This decorative installation artwork at the Converse concept store in Santa Monica, in Los Angeles, is a spooky and clever visual conceit. At a distance and without the context of the store, the viewer would likely be unable to perceive that the artwork is comprised of hundreds of Converse sneakers in various monochromatic shades. Up close, the viewer might fail to perceive that the composition of the sneakers forms a creepy human skull-like image. It’s briliant, if a little dark, but edgy and totally “on brand” for the fashion shoe company.
We came across this awesome movers truck decorated with the artwork of artist and musician Luke Pelletier. The truck was parked on 3rd Street in Santa Monica near our Los Angeles HQ. Pelletier’s artwork draws on a colorful illustrative style and array of images reflecting Southern California and its beach culture. The “locals mostly” text painted on one side of the truck is reference to surf culture’s “locals only” cliche and a lettering style that emanated from the SoCal surf and skate scene.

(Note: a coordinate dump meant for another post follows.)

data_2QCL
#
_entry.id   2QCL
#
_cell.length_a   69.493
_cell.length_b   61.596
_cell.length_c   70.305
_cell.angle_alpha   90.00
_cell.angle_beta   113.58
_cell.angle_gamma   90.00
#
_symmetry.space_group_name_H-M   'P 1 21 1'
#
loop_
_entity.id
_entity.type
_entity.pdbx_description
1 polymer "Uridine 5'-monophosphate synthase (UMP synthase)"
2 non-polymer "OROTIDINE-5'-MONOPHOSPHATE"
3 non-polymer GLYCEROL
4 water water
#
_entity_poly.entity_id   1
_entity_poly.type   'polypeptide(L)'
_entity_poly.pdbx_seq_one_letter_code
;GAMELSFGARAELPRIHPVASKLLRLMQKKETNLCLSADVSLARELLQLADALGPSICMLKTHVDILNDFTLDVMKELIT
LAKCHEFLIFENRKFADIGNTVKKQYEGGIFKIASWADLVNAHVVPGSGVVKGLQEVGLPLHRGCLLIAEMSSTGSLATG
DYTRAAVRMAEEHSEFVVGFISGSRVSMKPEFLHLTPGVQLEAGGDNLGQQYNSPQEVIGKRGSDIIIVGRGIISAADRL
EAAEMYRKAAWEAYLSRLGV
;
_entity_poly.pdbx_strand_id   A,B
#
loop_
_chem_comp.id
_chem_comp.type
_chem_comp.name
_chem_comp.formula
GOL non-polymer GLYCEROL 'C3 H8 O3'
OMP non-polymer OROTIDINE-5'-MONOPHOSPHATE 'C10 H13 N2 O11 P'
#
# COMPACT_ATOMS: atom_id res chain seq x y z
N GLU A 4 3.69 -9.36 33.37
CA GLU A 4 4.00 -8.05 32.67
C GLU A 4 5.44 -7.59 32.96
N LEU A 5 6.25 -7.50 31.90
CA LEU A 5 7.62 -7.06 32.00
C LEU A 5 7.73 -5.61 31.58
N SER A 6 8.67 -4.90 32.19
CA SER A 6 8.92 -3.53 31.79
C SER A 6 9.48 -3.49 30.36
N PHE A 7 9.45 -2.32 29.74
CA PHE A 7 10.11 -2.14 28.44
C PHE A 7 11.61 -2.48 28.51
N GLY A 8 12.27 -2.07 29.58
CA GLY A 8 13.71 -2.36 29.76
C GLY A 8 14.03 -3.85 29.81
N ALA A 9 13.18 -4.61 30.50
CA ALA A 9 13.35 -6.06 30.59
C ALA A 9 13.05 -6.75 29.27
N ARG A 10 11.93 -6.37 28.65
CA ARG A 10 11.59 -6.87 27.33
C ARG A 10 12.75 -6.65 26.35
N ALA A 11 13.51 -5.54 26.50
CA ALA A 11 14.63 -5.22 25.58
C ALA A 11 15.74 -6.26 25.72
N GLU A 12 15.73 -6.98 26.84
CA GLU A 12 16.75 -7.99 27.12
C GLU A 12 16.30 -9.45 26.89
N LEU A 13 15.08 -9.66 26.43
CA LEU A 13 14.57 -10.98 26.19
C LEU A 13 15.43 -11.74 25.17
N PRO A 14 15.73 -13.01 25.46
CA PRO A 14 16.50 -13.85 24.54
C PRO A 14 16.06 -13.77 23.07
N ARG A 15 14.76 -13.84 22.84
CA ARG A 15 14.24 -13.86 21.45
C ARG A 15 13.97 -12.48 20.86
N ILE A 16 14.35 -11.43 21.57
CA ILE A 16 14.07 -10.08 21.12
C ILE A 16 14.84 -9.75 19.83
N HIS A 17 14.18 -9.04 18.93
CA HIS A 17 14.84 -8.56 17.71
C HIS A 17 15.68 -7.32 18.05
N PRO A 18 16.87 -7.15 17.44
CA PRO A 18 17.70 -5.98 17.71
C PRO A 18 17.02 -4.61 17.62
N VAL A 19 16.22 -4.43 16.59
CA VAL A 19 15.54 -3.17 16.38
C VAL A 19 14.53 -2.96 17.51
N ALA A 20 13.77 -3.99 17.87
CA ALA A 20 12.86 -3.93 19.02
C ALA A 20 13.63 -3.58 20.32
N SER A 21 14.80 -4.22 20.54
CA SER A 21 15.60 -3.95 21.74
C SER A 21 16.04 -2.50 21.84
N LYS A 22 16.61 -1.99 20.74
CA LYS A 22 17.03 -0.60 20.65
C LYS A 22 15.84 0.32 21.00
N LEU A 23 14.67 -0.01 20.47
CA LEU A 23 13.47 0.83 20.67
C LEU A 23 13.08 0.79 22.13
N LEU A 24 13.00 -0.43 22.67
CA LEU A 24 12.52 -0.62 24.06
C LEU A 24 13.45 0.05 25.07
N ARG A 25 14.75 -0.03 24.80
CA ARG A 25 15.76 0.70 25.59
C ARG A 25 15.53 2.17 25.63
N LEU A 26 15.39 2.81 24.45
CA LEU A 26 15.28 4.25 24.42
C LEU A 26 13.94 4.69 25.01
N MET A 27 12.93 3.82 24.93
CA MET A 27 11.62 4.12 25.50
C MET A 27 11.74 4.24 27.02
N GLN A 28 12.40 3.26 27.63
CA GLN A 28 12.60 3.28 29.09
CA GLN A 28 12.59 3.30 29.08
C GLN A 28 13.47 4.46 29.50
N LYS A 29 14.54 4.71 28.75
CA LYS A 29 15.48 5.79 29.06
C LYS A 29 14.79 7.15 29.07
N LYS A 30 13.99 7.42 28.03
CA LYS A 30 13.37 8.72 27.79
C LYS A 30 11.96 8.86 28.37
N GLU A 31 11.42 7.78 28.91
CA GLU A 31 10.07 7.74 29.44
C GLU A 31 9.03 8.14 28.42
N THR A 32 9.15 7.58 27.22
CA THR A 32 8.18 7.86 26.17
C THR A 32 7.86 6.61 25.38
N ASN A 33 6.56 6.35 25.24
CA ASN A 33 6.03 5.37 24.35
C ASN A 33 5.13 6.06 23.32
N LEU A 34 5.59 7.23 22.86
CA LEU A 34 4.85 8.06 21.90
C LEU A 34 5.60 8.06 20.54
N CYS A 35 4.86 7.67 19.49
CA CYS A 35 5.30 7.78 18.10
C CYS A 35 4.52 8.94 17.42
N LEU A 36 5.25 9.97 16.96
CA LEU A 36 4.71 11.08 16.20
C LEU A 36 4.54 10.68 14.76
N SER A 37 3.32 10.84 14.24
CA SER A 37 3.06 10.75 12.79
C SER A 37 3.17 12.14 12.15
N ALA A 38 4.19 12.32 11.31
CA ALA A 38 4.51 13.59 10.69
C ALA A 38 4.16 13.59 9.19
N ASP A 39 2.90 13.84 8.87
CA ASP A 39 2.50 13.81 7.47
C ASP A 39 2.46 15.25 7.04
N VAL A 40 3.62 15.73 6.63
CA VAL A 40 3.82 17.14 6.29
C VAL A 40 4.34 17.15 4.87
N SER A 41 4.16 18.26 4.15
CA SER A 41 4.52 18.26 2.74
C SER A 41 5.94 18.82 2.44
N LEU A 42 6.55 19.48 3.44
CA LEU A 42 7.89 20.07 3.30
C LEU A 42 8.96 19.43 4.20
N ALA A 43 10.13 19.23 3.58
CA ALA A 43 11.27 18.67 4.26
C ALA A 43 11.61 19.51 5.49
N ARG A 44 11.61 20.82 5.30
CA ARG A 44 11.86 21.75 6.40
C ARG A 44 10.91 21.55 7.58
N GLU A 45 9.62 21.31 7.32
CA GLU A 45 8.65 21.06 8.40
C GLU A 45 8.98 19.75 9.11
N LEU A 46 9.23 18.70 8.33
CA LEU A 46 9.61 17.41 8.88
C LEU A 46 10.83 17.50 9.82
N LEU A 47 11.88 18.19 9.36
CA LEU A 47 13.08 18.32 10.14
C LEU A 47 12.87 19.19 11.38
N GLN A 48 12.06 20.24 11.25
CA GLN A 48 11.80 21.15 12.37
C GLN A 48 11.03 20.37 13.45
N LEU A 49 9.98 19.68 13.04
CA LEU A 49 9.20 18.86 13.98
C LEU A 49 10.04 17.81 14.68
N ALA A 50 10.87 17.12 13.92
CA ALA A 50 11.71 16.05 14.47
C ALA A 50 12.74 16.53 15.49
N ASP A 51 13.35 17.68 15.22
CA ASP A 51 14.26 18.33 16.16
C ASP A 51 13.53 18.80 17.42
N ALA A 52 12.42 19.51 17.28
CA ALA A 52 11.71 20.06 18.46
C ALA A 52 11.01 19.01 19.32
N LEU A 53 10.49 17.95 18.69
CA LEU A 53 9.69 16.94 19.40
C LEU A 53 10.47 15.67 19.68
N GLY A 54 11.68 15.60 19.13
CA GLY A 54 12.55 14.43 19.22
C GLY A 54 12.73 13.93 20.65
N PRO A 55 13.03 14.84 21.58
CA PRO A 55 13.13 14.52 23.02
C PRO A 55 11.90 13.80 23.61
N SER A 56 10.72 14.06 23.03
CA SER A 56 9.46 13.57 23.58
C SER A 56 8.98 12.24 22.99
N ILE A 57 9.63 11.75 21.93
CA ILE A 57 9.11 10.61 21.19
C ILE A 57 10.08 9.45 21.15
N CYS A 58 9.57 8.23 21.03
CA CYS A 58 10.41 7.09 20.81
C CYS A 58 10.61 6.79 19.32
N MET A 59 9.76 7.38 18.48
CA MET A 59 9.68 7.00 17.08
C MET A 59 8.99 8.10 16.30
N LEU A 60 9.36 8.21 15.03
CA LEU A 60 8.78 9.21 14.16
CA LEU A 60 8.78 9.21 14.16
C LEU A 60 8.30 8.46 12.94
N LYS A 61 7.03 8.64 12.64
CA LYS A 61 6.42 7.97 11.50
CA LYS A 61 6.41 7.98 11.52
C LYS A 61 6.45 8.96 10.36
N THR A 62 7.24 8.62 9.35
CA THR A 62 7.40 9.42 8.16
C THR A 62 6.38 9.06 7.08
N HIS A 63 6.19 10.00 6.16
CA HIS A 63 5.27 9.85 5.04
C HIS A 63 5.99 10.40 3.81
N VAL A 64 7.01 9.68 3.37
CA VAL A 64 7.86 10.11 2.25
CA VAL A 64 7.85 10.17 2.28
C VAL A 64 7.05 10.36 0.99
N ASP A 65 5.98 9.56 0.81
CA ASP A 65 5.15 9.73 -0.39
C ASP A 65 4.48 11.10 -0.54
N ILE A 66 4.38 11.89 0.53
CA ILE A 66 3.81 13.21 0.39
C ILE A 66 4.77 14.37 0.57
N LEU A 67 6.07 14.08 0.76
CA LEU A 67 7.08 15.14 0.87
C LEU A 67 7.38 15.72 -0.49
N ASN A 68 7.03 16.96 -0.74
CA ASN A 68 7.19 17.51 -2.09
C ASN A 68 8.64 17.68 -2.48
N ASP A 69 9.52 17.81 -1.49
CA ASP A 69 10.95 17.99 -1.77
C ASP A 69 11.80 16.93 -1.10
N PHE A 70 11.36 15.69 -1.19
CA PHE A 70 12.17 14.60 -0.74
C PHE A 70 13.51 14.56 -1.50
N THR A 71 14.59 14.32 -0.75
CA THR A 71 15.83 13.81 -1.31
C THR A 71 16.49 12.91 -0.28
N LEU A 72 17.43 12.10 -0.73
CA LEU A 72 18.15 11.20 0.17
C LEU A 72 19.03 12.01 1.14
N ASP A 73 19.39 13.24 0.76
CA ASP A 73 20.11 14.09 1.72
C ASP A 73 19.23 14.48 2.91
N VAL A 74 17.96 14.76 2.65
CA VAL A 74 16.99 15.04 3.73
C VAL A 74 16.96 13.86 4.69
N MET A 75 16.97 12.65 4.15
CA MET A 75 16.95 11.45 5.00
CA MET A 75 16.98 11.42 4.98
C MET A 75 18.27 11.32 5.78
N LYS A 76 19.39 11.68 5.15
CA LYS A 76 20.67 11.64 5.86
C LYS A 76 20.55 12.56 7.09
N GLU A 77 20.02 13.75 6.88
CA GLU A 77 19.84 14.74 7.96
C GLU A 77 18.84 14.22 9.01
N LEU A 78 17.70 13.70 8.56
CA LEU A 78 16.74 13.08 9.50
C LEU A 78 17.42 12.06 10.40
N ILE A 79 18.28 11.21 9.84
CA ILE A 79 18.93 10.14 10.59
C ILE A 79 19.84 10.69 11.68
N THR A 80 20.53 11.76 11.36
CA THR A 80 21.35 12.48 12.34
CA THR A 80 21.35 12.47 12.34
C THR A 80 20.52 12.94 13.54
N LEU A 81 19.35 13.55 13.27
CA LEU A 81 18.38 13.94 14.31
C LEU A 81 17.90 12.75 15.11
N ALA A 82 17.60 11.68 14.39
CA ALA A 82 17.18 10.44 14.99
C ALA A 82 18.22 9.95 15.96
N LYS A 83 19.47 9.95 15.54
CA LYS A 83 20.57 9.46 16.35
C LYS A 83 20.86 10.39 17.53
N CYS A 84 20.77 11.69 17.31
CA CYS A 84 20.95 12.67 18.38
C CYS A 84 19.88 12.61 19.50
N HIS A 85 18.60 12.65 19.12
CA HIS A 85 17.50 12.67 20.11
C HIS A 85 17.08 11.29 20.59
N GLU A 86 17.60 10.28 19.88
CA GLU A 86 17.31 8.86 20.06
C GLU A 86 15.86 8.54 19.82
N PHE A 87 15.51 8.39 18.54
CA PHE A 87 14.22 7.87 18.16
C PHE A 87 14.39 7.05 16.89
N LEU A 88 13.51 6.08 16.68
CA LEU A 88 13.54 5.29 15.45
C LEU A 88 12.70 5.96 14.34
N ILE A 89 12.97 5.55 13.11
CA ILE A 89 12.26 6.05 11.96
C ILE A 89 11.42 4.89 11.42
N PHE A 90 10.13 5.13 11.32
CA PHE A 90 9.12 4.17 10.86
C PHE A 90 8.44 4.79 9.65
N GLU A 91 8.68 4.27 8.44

We spotted some new street art from artist Shepard Fairey in an unusual spot last week. Along Pacific Coast Highway, under the towering bluffs of north Santa Monica, there’s an abandoned, partially destroyed retaining wall where two new black-and-white graphic posters had been wheat-pasted. One poster is of draped triangle of the American flag. The other is a classic “Andre” Obey poster.
This mural is an accurate depiction of beach life on just about any given day at Santa Monica Beach. It can be found at the entrance to an alley off Bay Street just east of Main Street in the “Dogtown” area of Santa Monica’s Ocean Park (At the corner of Bay and Main is Dogtown Coffee, which occupies the space that was once home to the legendary Zephyr surf shop a la “Lords of Dogtown.”)
The entrance to the sprawling, edgy-hip fashionista mecca that is the Fred Segal store complex in Santa Monica, in Los Angeles, has a artsy set of stones embedded in the pavement leading to the front doors from the parking lot. Each of the stones has a word carved into it in beautiful serif-font lettering. Pictured here is a stone with the word “Honor” and our Van’s covered feet.